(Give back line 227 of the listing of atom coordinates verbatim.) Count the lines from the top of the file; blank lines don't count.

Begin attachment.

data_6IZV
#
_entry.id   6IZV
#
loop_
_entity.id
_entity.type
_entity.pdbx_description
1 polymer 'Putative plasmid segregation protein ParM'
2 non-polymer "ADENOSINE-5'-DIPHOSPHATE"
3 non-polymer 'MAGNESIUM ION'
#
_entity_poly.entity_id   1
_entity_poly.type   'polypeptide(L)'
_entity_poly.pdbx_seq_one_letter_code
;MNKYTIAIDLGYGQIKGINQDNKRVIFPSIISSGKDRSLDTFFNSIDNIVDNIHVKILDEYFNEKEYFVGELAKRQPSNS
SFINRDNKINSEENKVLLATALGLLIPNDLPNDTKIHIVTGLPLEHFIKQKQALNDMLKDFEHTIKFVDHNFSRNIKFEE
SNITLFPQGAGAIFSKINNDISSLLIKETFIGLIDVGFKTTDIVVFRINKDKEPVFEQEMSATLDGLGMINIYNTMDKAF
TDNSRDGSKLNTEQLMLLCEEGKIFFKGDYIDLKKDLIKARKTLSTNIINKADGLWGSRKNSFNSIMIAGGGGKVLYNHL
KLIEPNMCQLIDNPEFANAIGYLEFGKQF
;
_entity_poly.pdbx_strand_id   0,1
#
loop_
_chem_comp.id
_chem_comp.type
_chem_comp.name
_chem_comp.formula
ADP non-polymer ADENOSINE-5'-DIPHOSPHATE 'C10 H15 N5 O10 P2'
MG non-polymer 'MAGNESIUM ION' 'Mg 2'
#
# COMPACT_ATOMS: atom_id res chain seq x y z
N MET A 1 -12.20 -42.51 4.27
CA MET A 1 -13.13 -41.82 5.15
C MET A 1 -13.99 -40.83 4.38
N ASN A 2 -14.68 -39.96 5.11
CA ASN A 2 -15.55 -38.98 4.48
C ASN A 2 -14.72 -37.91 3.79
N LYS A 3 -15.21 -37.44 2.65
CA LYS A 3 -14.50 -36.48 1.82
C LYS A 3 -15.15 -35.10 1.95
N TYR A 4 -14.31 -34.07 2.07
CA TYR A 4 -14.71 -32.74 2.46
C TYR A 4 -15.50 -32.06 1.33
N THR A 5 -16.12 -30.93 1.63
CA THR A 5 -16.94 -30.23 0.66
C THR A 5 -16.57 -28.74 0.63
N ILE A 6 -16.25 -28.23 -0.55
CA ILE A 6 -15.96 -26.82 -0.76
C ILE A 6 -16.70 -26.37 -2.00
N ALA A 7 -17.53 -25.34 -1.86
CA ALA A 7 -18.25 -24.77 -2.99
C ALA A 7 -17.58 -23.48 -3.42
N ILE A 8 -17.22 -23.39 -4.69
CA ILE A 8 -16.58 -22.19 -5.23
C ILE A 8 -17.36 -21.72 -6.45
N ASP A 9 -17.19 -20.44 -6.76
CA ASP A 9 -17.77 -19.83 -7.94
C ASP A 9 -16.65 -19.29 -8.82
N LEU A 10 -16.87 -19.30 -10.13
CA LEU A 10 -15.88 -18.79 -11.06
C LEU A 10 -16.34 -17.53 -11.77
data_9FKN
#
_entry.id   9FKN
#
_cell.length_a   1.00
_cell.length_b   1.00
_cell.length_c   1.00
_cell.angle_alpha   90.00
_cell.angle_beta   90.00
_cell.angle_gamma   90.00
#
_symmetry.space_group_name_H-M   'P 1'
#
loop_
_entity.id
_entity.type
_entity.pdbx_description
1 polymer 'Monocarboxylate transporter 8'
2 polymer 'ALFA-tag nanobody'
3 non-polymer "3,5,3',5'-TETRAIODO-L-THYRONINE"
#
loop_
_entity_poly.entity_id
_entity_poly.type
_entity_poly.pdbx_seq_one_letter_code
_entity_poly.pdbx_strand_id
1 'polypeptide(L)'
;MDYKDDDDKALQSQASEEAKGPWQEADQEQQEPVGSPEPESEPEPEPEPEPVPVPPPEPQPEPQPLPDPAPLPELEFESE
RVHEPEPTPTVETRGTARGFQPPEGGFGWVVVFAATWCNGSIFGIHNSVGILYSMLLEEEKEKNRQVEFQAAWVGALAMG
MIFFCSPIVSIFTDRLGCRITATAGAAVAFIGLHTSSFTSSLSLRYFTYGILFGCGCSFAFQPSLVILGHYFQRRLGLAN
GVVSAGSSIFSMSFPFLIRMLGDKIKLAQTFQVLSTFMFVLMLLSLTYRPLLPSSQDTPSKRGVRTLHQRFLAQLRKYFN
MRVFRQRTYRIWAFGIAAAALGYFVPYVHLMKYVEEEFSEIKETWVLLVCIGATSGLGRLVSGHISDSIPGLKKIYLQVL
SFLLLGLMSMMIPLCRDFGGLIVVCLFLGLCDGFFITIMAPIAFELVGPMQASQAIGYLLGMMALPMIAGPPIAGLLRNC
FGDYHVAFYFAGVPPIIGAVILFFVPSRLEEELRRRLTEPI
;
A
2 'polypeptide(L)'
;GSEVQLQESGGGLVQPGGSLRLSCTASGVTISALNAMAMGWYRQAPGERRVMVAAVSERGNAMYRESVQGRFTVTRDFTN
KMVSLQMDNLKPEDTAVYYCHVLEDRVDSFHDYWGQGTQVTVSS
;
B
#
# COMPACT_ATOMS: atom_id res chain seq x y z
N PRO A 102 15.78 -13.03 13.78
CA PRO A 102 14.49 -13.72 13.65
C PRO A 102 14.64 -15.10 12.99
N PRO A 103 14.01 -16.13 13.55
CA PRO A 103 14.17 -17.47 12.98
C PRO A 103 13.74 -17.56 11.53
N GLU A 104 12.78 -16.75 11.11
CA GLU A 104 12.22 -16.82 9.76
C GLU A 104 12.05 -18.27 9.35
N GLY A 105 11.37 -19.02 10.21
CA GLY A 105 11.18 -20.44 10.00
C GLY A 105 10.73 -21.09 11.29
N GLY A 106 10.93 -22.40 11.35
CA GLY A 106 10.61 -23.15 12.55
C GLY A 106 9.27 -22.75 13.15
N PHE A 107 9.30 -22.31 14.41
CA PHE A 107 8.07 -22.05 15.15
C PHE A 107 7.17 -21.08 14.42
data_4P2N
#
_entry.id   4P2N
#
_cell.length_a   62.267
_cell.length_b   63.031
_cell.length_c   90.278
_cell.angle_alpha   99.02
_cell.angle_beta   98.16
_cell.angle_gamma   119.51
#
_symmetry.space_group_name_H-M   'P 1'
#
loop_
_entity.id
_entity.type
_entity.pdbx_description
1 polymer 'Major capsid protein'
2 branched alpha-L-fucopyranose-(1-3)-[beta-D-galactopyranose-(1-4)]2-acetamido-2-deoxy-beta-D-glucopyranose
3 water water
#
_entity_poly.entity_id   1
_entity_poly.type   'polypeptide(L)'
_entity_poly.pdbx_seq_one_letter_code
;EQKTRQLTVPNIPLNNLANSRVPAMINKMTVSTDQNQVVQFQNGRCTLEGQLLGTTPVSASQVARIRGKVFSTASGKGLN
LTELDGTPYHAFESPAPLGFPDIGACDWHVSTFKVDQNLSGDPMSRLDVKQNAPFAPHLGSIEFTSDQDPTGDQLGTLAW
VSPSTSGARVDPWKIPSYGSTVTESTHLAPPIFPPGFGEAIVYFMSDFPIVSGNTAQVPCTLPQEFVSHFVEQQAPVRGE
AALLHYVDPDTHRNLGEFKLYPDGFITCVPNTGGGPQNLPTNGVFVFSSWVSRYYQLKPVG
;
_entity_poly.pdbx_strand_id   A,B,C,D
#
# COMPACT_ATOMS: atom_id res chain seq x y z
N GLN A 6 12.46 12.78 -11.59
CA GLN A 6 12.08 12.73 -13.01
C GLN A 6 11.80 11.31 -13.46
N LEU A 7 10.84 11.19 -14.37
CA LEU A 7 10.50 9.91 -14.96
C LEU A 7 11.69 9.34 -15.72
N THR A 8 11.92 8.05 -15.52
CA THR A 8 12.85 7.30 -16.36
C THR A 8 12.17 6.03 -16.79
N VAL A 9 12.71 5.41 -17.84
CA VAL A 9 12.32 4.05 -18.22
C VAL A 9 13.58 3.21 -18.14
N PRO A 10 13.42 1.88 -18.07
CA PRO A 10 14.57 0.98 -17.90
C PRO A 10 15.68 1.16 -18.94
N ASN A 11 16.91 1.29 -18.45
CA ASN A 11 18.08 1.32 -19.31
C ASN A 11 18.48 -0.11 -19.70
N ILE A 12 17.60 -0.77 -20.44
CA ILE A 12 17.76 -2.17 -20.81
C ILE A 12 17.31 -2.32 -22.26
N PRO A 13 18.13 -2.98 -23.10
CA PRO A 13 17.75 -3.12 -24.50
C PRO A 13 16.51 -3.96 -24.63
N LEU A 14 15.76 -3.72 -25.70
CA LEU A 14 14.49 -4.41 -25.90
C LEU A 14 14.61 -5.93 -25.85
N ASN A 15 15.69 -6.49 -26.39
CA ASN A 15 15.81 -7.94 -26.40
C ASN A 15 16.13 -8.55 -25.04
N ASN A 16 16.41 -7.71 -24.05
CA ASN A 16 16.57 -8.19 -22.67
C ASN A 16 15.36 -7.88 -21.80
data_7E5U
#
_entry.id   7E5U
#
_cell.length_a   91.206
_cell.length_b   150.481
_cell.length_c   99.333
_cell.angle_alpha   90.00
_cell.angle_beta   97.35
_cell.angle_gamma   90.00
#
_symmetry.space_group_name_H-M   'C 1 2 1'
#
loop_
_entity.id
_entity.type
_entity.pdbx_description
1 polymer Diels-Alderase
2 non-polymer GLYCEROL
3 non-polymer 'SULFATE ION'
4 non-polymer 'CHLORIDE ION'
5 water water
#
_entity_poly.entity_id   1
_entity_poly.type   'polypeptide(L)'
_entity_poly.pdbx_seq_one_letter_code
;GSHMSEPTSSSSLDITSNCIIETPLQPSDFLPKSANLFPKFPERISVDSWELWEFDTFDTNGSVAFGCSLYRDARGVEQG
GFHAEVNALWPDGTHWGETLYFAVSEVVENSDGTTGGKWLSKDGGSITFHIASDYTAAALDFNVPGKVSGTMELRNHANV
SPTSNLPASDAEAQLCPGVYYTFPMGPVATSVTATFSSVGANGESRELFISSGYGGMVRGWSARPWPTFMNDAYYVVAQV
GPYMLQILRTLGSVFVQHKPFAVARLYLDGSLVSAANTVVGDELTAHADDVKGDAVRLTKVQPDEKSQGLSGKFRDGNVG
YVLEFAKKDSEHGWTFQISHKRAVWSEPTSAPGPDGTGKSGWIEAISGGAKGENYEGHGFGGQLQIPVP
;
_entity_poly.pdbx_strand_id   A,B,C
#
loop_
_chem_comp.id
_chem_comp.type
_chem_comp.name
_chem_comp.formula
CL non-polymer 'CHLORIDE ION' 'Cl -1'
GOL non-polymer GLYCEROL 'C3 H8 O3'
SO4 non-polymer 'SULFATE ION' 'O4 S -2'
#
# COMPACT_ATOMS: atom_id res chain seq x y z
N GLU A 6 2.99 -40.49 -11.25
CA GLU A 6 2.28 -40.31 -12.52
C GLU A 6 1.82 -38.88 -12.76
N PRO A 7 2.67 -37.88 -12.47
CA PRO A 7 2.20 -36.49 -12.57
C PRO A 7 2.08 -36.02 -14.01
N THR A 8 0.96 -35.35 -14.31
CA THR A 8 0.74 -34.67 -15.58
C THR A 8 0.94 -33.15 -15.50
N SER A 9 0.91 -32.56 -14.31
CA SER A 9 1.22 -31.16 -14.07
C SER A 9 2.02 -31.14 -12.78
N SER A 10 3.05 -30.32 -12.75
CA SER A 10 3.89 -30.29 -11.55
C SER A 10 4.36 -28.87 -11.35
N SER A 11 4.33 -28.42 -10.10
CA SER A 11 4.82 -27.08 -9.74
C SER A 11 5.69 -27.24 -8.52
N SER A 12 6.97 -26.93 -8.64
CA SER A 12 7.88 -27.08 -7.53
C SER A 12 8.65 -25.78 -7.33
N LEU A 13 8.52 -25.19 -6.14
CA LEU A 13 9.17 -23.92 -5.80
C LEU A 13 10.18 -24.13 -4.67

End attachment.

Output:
_chem_comp.formula